According to freelance theatre director and Messiah creative director and co-writer, Geraldine Connor, “This production is a true embodiment of the West Indian culture and Carnival, as it relates to the slave trade and colonialism.
“It is like a multicultural presentation that takes George Fredrick Handel’s oratorio from the concert hall and places it in the middle of a Caribbean street parade.”
The UK-based Connor is also a composer, broadcaster, performer and vocal animator (specialising in mainstream rock and pop, Caribbean Carnival, Caribbean folk and African American gospel, jazz and R&B styles). She is also a past senior teaching fellow at Leeds University and past associate music director at the West Yorkshire Playhouse.
Messiah is no stranger to audiences in the UK, having had outings in Leeds and Yorkshire, England in 1999 and 2002, respectively. In Trinidad, it was also the signal event to open the redeveloped Queen’s Hall in 2003 and produced again in 2004.
On both occasions in Trinidad, the production received major funding from the government to tune of $7 million each time, with full support from then Culture Minister Joan Yuille-Williams.
Connor, accompanied by Messiah producer Viscount David Lascelles, visited Trinidad during the recent Carifesta for the launch of a book by her father, Edric Connor.
They also admitted that they have been seeking sources to fund part of the cost of production, while they already have some financial commitment from the UK Arts Council and the British-based Peter Moores Foundation.
The UK undertaking is set to cost a whopping one million pounds, with a mixed cast of over 100 professional and amateur performers, 25 of whom are Trinidadians who successfully auditioned and will have the opportunity to be seen by an international audience.
Costumes for next year’s production will be designed by veteran mas maker, Wayne Berkeley and made by Trini-born London resident Clary Salandy, while musical arrangement will be done by Michael Lovelock.
Doing most of the choreography will be done by Carol LaChapelle, who revealed that pre-production will be taking place in Trinidad, and then transferred to the UK from August, when full rehearsal is set to start.
Some of the local talent taking part include well-known personalities such as Alyson Brown, Ella Andall, Sheldon Blackman, Ataklan, Renee Castle and Ann Fridle. Admitting she was very passionate about the upcoming production, LaChapelle took the opportunity to appeal to the public and private business community.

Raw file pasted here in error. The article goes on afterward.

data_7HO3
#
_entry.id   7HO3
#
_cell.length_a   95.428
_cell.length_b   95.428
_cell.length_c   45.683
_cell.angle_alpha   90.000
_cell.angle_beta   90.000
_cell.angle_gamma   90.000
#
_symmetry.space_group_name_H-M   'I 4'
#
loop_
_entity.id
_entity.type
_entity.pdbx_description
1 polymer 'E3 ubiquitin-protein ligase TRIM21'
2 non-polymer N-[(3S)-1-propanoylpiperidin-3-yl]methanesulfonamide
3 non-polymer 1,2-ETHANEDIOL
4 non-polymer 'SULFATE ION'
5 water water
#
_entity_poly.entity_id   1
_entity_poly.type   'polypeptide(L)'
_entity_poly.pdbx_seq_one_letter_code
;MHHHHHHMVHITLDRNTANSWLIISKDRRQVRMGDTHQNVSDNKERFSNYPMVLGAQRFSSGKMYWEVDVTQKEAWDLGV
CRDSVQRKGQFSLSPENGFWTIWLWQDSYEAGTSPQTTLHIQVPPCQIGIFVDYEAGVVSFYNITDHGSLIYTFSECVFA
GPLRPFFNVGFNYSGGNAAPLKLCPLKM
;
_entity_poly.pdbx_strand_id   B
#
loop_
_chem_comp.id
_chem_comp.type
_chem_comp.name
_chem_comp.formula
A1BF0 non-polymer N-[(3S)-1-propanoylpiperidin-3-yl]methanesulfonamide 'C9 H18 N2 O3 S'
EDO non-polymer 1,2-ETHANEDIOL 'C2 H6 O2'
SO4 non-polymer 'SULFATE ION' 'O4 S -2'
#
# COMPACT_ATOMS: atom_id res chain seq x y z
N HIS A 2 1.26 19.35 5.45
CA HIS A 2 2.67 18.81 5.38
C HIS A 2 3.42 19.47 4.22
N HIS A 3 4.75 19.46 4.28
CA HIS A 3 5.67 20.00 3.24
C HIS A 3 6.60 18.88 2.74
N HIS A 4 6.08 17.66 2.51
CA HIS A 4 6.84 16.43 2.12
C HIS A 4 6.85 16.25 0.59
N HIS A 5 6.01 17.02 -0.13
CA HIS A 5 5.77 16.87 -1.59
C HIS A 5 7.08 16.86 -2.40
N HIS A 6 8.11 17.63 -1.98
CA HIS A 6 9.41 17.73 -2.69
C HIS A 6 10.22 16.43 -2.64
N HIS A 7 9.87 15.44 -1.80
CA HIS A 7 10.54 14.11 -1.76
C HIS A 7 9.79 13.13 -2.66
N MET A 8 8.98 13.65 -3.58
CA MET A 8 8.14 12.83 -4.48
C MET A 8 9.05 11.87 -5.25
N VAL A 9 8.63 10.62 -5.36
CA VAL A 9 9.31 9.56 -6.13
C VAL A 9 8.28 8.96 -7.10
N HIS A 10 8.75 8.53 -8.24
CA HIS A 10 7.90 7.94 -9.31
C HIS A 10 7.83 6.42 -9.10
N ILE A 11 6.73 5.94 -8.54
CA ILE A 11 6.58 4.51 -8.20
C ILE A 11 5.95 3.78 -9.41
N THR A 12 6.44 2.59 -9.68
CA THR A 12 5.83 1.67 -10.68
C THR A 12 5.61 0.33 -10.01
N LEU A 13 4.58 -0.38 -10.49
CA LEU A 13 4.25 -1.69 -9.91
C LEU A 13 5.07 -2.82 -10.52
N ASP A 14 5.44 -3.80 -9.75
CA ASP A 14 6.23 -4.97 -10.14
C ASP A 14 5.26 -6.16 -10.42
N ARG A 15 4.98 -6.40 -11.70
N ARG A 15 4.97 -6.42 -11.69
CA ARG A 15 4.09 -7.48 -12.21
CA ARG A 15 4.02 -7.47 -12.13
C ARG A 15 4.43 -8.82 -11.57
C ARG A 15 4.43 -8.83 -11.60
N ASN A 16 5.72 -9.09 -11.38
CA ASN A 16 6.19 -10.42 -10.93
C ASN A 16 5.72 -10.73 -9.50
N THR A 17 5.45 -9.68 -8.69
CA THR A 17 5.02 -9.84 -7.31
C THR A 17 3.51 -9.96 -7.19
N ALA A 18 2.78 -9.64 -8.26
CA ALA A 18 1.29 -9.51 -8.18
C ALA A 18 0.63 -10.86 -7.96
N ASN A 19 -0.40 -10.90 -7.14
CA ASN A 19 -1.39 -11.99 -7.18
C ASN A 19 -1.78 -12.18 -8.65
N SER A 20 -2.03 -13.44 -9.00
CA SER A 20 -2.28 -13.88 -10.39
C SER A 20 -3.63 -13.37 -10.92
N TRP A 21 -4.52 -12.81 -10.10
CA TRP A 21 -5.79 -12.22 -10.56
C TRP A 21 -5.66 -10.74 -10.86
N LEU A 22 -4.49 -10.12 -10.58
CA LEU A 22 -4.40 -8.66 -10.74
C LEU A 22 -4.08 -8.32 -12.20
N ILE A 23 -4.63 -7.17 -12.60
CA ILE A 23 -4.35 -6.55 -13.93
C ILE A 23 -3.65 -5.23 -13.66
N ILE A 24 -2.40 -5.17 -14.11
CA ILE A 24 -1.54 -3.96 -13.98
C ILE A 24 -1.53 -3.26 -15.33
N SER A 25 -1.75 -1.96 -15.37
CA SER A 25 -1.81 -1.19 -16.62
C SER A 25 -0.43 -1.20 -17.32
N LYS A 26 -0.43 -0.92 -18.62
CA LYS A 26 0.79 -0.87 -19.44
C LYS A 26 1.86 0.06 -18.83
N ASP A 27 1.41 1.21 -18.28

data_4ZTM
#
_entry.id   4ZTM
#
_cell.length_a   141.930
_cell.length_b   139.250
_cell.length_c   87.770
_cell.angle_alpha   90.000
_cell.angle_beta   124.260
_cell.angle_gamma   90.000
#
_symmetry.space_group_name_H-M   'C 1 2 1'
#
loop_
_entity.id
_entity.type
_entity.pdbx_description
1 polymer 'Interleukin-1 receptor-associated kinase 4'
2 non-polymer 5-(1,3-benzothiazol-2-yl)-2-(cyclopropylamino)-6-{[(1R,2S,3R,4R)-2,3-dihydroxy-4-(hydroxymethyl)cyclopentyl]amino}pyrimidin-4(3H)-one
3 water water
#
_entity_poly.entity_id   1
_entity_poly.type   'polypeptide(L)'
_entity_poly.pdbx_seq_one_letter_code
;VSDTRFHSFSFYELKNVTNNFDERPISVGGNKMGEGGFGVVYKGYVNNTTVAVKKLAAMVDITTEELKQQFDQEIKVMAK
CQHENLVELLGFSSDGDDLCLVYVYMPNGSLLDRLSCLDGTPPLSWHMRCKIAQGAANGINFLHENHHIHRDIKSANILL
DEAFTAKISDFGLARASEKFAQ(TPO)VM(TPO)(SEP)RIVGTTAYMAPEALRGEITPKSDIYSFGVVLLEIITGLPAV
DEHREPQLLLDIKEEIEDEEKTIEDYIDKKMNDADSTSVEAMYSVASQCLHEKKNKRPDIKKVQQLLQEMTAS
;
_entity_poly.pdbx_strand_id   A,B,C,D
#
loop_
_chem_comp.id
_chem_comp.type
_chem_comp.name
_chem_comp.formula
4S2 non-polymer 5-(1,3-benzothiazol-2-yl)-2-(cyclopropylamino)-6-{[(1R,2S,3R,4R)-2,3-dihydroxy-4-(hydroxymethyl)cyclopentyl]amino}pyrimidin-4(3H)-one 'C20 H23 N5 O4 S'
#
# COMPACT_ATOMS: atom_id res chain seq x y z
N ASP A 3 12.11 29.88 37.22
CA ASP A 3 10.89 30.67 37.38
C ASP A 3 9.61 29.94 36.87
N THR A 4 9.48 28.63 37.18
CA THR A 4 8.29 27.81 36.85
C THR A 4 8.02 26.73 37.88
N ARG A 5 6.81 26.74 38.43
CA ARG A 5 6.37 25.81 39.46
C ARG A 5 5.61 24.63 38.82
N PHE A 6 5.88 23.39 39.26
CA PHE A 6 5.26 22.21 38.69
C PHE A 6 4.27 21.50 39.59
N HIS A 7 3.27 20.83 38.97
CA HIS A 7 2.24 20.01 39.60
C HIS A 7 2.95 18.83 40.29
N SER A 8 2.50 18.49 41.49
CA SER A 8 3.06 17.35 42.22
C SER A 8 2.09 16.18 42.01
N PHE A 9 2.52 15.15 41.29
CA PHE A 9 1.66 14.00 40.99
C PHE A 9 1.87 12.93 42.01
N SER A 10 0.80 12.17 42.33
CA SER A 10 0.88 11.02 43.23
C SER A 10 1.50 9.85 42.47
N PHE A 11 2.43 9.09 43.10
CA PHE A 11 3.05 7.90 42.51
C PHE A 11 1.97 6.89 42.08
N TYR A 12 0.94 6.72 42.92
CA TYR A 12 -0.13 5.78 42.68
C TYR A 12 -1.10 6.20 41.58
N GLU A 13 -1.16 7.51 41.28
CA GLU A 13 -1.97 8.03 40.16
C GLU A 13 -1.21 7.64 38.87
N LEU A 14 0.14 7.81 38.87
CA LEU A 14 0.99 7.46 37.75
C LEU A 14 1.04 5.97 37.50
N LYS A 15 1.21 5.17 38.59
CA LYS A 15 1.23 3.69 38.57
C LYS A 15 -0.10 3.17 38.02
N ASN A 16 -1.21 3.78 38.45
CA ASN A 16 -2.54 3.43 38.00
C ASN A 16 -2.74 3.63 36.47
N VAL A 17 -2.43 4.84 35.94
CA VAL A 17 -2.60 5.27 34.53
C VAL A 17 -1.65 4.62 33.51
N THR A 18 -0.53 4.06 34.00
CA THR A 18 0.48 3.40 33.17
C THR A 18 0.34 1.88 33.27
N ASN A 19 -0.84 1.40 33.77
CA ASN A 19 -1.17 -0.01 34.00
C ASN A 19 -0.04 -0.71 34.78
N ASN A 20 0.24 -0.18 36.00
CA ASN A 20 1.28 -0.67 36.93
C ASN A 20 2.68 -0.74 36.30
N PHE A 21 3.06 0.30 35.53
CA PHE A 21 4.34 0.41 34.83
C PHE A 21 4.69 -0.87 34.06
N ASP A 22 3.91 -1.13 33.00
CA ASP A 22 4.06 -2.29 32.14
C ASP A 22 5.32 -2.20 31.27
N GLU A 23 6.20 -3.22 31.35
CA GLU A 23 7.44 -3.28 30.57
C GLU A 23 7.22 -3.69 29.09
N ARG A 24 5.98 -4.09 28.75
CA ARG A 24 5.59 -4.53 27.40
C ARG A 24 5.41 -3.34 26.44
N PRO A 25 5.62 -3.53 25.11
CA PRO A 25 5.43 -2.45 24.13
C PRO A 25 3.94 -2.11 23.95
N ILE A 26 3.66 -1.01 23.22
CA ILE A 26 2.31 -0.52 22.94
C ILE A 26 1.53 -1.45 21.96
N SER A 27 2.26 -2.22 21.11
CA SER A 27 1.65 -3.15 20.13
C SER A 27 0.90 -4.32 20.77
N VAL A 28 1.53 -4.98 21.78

“This is a rare opportunity for the local performers who are being taken to the UK and we sincerely hope that Trinidad and Tobago is on board when we present. We can lose our hold on this play if Government doesn’t step in. There should definitely be a local presence beyond the stage for the event,” she stated.
Echoing LaChappelle’s enthusiasm, Connor described Messiah as “cultural gold.”
“We are confident that TT is going to make a significant statement, both culturally and financially. This is a perfect artistic showcase of the quality of talent we have in this country.”
In keeping with the theme of the bicentennial commemoration, the 2007 production of Carnival Messiah is being staged at Harewood Manor, an English country house estate built in the 18th century during the sugar trade.
The Yorkshire house was built by Lascelles ancestors and contains fine examples of architecture, Chippendale furniture and a wonderful display of paintings by some of England’s best artists, in addition to some excellent examples of Sevres and Chinese porcelain.
The venue was chosen for the production because of its rich historical ties to the sugar and slave trade. The production team plans to erect huge tents in the formal front garden for the 17-day run from September 14-30.
In addition to the play, Connor has also written Carnival Messiah: The Book, a five-part account of the creative links that establish how Europe meets the Caribbean on a carnival stage.
It is illustrated by the work of photographers Trinidadian Jeffery Chock, Keith Pattison, Tim Smith and Ashley Waithe and includes set designs created by Berkeley.
She described it as “one of the most important glossy coffee table type book that any culture lover can purchase.”